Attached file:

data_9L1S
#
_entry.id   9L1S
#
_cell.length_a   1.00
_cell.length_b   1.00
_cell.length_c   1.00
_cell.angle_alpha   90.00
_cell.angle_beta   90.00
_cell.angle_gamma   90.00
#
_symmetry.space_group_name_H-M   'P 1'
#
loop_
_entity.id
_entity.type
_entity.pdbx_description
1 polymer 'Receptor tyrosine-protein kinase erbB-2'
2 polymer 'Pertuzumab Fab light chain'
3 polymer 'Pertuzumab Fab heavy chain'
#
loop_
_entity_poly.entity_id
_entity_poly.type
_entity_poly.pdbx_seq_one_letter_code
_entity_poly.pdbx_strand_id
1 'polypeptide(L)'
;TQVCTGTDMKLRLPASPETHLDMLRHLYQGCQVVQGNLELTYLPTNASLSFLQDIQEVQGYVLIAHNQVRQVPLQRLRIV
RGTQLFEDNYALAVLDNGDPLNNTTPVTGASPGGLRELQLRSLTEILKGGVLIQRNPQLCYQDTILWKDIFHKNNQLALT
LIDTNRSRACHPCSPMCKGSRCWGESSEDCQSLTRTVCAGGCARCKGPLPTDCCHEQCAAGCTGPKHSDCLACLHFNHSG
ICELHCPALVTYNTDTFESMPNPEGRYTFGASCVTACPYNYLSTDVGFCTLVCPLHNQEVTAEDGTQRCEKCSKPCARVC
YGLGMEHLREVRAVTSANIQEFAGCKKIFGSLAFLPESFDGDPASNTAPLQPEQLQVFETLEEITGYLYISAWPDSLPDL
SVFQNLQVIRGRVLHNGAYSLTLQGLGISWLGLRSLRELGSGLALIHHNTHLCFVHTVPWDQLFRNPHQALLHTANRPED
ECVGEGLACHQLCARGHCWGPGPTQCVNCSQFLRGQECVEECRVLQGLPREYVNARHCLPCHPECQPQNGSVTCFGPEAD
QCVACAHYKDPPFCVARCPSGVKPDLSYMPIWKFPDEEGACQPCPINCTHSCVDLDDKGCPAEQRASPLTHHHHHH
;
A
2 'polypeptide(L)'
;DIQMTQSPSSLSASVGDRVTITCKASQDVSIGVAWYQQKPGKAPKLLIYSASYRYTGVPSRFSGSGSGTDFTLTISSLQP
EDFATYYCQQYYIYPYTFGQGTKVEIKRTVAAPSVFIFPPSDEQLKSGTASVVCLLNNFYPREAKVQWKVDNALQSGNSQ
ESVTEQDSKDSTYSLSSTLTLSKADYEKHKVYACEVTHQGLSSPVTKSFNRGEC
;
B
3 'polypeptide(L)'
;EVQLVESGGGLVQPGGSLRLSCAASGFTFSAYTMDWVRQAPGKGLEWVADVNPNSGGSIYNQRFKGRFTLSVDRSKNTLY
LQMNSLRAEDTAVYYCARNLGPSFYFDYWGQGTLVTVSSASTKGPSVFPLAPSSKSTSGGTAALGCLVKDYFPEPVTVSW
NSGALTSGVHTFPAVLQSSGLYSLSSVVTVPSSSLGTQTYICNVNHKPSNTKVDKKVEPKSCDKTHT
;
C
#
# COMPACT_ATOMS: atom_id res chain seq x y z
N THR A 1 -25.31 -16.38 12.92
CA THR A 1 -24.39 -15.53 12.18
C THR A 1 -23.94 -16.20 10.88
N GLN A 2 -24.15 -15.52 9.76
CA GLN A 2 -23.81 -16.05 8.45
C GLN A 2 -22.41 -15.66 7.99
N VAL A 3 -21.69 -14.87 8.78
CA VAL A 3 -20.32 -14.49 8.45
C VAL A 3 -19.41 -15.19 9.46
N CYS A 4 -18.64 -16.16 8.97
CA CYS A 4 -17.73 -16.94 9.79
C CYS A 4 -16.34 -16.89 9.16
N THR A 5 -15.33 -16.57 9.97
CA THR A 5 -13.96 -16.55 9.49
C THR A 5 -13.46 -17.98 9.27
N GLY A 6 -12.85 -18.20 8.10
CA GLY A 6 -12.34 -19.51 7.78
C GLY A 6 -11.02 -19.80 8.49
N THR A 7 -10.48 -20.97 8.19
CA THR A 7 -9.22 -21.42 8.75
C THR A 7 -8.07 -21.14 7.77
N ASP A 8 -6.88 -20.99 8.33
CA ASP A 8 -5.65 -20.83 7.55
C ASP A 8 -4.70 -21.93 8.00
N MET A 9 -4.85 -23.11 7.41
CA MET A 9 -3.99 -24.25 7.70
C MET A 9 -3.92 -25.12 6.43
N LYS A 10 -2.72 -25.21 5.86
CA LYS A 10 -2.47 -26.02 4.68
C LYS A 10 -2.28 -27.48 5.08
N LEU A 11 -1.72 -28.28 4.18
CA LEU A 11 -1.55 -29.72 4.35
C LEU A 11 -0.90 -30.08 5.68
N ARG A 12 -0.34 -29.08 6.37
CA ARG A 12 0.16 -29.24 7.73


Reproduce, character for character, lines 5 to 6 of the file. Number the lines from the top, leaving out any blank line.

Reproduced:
_cell.length_a   1.00
_cell.length_b   1.00